Way To Go


Welcome to Em’s Way To Go – in which I invite you to join me as I explore how to cope when injury compromises your exercise regime/goals.

I like keeping fit. I’m not a leading athlete but I hope to meet plenty of them in the near future to see how they’ve conquered something that goes beyond mere inconvenience.

I also intend to get plenty of professional coping tips!

Please, doctor, pretty please can I run? Yep, that's me - and I'm not even in plaster
Please, doctor, pretty please can I run? Yep, that’s me – and I’m not even in plaster

My story?

Off goes the smoke alarm – I jump on the arm of the sofa, swiping at said smoke alarm like it’s a piñata – anything to stop the eardrum-splitting screeching. Result? I fall off – crushing my foot underneath me.

I know something’s wrong – my running, guerrilla training and even most forms of yoga are about to be a serious no-no for the next few weeks. A conclusion subsequently verified by a doctor in A&E after an X-Ray. Fractured metatarsal.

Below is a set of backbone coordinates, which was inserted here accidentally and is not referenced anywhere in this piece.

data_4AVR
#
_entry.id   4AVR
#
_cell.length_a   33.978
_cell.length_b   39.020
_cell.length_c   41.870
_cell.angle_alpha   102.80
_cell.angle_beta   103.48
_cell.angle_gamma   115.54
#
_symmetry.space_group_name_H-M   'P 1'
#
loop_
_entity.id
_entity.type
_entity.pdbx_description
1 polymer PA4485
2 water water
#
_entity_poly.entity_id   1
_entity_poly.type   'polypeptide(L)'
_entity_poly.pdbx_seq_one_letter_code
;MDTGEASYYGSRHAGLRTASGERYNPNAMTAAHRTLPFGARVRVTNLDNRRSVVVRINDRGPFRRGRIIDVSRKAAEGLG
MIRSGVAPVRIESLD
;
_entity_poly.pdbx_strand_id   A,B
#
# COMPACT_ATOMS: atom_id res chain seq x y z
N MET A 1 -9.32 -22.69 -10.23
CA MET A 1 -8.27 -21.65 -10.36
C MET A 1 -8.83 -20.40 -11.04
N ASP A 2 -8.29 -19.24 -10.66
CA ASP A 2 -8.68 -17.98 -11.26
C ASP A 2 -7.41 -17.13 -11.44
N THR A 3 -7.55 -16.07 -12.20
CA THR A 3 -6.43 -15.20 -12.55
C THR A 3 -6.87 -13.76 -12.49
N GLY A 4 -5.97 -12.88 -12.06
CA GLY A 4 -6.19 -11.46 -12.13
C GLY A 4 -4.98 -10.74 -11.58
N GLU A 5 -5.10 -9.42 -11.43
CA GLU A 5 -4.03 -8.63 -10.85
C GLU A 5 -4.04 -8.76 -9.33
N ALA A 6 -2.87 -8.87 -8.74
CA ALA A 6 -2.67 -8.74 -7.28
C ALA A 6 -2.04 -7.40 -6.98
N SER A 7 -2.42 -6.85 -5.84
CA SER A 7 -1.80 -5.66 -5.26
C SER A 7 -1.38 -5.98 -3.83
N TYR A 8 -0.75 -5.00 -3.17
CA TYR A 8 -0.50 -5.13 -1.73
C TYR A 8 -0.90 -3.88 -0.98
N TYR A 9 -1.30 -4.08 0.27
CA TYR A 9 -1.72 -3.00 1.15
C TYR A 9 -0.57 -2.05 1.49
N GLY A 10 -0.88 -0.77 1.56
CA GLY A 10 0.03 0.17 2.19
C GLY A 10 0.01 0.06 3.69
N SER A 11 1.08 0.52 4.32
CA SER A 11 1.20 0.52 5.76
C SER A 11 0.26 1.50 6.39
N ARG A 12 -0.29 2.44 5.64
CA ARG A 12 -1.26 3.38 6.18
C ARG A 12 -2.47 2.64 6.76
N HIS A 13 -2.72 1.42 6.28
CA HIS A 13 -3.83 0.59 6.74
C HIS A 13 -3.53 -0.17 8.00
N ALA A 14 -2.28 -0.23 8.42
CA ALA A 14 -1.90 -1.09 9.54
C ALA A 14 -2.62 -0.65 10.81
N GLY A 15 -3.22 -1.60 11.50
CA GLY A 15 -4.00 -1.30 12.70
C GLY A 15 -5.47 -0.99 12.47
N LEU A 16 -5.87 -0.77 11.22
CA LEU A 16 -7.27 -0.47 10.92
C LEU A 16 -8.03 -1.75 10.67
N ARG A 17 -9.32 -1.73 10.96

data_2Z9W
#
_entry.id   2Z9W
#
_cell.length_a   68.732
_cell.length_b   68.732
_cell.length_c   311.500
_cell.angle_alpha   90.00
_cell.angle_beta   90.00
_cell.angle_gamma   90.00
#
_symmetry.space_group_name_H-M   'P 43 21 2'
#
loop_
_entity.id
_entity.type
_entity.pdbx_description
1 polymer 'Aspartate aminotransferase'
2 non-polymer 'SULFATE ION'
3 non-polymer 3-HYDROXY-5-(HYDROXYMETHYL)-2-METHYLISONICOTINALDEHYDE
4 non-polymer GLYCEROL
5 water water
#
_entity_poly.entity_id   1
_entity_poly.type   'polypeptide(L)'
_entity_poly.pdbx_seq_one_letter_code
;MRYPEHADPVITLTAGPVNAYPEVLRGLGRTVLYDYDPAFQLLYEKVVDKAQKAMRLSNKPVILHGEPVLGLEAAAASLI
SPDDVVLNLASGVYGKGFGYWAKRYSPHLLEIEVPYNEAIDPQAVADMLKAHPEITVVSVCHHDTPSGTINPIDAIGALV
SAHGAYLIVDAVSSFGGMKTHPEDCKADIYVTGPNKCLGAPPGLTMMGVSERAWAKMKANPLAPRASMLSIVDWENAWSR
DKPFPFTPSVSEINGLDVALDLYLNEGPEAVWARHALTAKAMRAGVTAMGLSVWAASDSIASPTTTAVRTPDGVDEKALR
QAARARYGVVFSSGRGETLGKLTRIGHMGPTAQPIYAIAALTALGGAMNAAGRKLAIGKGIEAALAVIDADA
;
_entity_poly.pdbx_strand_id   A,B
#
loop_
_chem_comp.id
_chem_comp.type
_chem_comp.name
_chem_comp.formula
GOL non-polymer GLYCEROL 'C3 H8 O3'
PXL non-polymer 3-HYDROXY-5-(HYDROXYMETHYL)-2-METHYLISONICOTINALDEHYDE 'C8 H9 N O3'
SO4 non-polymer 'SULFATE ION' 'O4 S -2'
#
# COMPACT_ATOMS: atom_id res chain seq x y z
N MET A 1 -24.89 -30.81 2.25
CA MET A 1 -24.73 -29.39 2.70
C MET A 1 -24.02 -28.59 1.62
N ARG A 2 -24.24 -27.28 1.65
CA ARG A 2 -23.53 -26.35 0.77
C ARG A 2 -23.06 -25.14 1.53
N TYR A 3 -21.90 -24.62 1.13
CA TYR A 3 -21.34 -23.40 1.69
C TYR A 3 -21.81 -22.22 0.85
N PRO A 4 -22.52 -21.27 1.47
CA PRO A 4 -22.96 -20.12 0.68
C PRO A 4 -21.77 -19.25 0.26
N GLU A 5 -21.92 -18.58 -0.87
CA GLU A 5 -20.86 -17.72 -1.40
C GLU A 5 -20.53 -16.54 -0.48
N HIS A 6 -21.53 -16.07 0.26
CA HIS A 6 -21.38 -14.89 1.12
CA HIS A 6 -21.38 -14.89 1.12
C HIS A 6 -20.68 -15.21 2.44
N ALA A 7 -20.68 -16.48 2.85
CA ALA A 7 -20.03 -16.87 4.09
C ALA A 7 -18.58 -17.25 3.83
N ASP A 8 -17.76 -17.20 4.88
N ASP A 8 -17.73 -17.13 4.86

I can practically feel my cellulite-ridden thighs bulging as I write this.

And those bingo wings of mine are as good as cleared for take-off.

Nobody told Coneygree injury would compromise his chances of success
Nobody told Coneygree injury would compromise his chances of success

So? Surely I’m not alone in all this? Right?

Last November, an eight-year-old gelding called Coneygree was pronounced lame by a racecourse vet at the Plumpton track after a two-year convalescence from injury.

His assistant trainer Sara Bradstock explained: “I said to (the vet), ‘It’s not just any horse that you’re f****** me about with here… ‘

“And do you know what he said to me? He said, ‘He’s had two years off, he’s not worth anything anyway’.”

Reader, allow me to introduce the winner of the 2015 Cheltenham Gold Cup.

Sara Bradstock didn’t give up – and neither did her horse.

I hope to be meeting plenty of human Coneygrees in this Blog – as they share their stories with me of how they overcame injury.

Meanwhile, if you have an injury recovery story – or any tips – then I’d love to hear from you!


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